Social media apps vs. anonymous social media apps
Anonymous social media apps are increasingly coping with cyberbullying compared to other social media apps (Whittaker and Kowalksi 2015, 25). One of the reasons for this trend is that cyberbullying mainly occurs through indirect messaging such as comments and forum replies instead of direct private messaging (Whittaker and Kowalksi 2015, 25-26). Therefore, anonymous social media apps are the perfect target for cyberbullying since it is possible to send indirect messages while addressing many users at once, yet staying anonymous. Facebook on the other hands hardly deals with cyberbullying since the messaging forms are often directed only to friends or known group members and, as a result, less anonymous (Whittaker and Kowalksi 2015, 25)
The future of anonymous social media apps
Nevertheless, studies have also shown that as new technology forms emerge, new forms of response to cyberbullying appear (Whittaker and Kowalksi 2015, 16). Increasingly users block and report cyberbullying which shows that there is a growing awareness of cyberbullying and how to react to it (Whittaker and Kowalksi 2015, 17; Wang, et al. 2014, 10). Therefore, I believe that with the right adjustments and policy settings anonymous apps will be here to stay. This has already been seen in the adjusted policy settings of Yik Yak, which now actively tracks down inappropriate and offensive ‘Yaks’ by filtering out certain offensive language terms (Brait 2015). Also, cyberbullying tools are actively being improved so that they can automatically track down cyberbullying based on the content, context and sentiment of the message (Whittaker and Kowalksi 2015, 21-22). Although ‘Secret’ has fallen by way side, I believe that there is still a market for people who want to anonymously share their secrets on the Internet.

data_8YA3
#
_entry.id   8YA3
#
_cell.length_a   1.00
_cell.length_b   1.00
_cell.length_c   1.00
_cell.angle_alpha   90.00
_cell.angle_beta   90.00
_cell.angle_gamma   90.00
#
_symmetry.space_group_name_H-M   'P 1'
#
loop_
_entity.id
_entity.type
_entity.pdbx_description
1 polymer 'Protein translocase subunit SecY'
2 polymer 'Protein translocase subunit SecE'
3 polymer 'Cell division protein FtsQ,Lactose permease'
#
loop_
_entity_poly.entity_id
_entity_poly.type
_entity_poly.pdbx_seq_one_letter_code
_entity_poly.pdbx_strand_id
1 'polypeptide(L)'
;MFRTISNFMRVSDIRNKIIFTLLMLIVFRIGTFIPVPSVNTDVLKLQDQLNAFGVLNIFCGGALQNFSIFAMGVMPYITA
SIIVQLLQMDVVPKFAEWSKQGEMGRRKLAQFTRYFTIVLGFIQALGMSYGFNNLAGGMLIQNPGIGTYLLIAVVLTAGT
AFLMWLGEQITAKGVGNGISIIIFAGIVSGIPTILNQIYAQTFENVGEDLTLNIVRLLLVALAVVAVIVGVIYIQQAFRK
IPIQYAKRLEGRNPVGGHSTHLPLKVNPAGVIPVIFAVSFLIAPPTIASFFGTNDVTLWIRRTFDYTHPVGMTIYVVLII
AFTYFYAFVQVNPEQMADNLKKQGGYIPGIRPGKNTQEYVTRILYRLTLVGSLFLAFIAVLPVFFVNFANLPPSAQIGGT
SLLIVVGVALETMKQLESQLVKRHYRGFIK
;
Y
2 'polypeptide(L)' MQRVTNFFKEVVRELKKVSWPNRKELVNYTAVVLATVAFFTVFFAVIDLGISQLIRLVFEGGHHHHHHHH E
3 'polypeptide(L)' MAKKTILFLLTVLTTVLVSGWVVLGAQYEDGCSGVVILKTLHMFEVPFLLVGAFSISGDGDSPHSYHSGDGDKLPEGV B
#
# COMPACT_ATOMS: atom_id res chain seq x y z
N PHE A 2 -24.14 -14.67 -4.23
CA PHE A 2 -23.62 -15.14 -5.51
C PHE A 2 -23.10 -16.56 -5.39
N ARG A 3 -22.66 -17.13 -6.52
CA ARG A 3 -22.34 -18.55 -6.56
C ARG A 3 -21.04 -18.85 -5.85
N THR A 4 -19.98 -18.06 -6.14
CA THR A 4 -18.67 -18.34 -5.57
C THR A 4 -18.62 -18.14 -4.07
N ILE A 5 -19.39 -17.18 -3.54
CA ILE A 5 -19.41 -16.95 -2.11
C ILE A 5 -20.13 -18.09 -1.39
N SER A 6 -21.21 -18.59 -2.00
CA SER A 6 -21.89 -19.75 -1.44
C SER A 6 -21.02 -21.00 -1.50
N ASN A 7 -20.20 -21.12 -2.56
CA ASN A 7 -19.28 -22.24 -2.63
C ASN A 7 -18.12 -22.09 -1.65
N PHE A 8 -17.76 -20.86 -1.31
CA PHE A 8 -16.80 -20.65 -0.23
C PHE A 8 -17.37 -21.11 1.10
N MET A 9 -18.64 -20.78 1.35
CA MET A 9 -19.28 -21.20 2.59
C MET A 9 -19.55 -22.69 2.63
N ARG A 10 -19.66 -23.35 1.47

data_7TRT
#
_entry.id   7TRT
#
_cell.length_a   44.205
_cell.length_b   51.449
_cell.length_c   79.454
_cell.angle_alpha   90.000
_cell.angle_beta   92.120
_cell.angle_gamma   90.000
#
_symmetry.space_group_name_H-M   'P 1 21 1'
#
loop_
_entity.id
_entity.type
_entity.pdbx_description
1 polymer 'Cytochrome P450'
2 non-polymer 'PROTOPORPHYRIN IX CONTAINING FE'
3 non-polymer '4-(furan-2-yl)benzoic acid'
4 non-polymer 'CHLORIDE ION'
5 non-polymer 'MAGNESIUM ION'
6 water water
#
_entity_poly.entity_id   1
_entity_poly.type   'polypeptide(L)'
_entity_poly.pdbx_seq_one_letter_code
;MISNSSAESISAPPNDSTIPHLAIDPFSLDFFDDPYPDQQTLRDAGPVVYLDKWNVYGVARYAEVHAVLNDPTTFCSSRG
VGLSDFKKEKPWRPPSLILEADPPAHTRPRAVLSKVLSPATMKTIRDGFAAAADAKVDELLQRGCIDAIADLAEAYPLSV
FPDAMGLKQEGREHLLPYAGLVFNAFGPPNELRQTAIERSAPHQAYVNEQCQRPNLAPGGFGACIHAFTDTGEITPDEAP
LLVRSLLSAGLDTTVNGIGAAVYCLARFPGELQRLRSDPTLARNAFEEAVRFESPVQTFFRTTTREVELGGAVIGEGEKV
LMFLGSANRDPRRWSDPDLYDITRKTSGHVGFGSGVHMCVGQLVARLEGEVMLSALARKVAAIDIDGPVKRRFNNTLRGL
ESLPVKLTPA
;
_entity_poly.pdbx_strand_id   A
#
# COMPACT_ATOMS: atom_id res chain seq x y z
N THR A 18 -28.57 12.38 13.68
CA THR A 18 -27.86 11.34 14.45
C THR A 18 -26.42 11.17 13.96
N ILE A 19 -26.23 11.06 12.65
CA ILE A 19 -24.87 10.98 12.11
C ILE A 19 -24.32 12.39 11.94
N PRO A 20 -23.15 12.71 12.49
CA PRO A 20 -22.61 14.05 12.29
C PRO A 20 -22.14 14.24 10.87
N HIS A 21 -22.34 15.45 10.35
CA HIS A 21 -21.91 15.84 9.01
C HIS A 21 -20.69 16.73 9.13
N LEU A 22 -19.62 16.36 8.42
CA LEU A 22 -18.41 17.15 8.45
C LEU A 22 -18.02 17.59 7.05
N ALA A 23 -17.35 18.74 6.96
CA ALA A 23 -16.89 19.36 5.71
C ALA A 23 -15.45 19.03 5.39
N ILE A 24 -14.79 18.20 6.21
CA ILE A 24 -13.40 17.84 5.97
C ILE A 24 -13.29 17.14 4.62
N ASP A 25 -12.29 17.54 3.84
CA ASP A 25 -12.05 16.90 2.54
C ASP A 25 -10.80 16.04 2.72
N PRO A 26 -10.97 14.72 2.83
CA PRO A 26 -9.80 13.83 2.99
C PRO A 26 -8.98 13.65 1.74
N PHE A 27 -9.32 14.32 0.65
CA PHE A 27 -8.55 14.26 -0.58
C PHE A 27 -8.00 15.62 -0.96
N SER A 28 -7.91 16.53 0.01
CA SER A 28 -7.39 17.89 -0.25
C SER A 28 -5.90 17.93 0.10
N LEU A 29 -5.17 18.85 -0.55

Brait, Ellen. “No names attached: college students drive anonymous apps trend.” The Guardian. 2015. 7 September 2015. <http://www.theguardian.com/technology/2015/sep/06/anonymous-apps-college-students-yik-yak-whatsgoodly>.
Constine, Josh. “Secret Shuts Down.” Techcrunch. 2015. 13 September 2015. <http://techcrunch.com/2015/04/29/psst/#.stcoug:mGYG>.
Correa, Denzil, et al. “The Many Shades of Anonymity: Characterizing Anonymous Social Media Content.” Ninth International AAAI Conference on Web and Social Media. 2015.
Parkinson, Hannah Jane. “Yik Yak: the anonymous social media app taking US college campus by storm.” The Guardian. 2015. 7 September 2015. <http://www.theguardian.com/technology/2014/oct/21/yik-yak-anonymous-app-college-campus-whisper-secret>.
Thielman, Sam. “Controversial anonymous networking app Secret to close down.” The Guardian. 2015. 7 September 2015. <http://www.theguardian.com/technology/2015/apr/29/secret-controversial-anonymous-networking-app-close-down>.
Wang, Gang, et al. “Whispers in the dark: analysis of an anonymous social network.” Proceedings of the 2014 Conference on Internet Measurement Conference. ACM, 2014.
Whittaker, Elizabeth, and Kowalski, Robin M. “Cyberbullying Via Social Media.” Journal of School Violence. 14. 1 (2015): 11-29.